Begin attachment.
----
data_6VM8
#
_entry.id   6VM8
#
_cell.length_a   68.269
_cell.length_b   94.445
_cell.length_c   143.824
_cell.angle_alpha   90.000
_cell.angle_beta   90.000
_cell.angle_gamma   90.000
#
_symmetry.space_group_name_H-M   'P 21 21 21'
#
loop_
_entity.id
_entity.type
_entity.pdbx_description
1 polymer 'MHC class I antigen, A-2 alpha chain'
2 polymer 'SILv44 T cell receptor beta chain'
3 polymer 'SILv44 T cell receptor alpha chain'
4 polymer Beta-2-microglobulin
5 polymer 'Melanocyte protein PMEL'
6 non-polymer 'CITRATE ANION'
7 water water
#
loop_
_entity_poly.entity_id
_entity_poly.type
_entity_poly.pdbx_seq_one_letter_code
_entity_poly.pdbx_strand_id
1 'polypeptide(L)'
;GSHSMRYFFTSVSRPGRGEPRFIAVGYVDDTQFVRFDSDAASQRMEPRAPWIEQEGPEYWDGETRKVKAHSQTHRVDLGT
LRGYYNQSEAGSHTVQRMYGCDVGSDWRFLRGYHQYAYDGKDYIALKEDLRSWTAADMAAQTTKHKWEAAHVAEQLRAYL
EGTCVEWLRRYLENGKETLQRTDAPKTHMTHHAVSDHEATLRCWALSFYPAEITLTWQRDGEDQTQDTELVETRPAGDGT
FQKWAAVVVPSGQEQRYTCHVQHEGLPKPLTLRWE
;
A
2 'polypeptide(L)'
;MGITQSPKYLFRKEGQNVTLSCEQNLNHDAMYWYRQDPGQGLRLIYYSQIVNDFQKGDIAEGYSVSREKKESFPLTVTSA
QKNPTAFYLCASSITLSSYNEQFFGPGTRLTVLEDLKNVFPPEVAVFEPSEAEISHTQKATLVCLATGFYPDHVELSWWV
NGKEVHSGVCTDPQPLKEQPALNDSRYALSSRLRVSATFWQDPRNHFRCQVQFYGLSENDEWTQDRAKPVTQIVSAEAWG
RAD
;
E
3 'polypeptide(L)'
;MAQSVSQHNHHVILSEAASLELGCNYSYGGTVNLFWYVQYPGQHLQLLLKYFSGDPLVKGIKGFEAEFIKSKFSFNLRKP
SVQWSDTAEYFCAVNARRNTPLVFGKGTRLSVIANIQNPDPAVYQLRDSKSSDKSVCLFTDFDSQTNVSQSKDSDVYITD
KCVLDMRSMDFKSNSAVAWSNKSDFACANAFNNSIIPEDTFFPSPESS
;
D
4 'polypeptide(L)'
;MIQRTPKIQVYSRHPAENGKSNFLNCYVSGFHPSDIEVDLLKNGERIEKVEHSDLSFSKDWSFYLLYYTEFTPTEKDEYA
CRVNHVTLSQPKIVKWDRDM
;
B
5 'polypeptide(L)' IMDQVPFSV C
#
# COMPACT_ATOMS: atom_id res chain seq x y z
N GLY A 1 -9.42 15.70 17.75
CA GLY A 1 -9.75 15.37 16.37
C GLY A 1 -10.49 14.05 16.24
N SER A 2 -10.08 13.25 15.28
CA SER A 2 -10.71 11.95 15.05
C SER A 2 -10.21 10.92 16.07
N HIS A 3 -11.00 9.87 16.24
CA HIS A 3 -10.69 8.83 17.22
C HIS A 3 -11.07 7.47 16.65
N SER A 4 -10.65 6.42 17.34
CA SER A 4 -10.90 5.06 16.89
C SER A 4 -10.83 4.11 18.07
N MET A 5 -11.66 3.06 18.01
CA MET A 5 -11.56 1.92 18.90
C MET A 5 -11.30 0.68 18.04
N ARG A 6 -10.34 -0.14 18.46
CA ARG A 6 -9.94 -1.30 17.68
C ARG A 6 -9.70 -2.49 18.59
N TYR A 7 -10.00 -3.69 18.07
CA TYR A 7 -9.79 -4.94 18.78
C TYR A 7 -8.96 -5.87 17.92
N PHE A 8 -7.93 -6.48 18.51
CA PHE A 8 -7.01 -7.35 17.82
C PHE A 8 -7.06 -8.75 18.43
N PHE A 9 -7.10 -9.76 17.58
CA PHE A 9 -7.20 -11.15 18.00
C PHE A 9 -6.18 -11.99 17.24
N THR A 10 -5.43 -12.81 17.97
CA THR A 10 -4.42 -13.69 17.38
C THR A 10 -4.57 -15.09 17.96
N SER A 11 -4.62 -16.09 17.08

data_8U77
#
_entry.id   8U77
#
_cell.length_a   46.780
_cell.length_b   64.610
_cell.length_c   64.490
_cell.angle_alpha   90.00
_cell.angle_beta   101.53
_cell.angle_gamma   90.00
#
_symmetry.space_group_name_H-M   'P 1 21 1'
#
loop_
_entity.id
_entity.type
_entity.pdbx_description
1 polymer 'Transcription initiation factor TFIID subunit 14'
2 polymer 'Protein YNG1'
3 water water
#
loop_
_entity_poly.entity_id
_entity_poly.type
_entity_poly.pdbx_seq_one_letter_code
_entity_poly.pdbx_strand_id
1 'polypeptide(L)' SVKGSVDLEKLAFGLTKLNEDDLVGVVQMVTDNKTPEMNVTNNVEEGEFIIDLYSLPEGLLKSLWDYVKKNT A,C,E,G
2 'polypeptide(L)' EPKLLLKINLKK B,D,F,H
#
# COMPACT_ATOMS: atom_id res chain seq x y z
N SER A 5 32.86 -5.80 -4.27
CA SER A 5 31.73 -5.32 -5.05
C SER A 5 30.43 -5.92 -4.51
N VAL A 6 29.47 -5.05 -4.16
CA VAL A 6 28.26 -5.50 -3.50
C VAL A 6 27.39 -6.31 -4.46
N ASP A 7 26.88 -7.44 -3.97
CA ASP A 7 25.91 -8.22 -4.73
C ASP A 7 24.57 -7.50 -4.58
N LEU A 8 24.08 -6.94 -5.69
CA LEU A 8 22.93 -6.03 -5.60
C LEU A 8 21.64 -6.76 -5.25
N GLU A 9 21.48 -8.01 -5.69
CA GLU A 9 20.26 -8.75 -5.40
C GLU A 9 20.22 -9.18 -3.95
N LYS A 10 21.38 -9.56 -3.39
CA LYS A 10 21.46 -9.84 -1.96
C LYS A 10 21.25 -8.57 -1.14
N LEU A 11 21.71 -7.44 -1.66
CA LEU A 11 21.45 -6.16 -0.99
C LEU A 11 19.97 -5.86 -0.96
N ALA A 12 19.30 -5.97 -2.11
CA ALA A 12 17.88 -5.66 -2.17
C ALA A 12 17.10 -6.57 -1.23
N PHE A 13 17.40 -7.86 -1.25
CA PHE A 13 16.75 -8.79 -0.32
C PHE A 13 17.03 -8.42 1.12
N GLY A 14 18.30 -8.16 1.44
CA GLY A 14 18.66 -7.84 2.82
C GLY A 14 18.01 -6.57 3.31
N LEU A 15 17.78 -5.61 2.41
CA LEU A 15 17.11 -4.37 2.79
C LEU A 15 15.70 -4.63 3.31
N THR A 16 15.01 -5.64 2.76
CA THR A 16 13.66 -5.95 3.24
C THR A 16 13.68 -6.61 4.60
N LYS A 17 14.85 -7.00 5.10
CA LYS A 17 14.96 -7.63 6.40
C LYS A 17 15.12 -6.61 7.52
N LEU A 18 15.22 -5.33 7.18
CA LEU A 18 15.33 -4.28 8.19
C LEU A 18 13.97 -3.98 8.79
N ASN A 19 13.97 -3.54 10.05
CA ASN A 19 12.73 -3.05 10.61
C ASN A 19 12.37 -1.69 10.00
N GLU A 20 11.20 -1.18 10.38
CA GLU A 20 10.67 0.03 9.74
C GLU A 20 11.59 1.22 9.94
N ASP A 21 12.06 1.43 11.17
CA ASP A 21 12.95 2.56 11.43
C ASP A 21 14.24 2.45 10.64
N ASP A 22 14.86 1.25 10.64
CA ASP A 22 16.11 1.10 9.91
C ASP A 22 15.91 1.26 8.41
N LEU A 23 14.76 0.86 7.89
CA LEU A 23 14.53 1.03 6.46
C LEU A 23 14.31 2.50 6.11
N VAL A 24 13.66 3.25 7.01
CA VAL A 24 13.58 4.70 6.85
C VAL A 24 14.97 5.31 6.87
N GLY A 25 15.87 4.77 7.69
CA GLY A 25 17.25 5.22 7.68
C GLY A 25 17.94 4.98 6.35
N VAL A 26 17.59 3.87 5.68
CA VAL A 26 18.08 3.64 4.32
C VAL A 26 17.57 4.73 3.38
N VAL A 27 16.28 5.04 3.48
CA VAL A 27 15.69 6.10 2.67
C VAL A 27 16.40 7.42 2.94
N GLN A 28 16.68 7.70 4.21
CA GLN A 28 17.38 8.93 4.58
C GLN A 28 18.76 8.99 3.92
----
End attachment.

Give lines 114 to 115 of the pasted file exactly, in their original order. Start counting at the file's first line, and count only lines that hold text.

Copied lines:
_entity_poly.pdbx_seq_one_letter_code
_entity_poly.pdbx_strand_id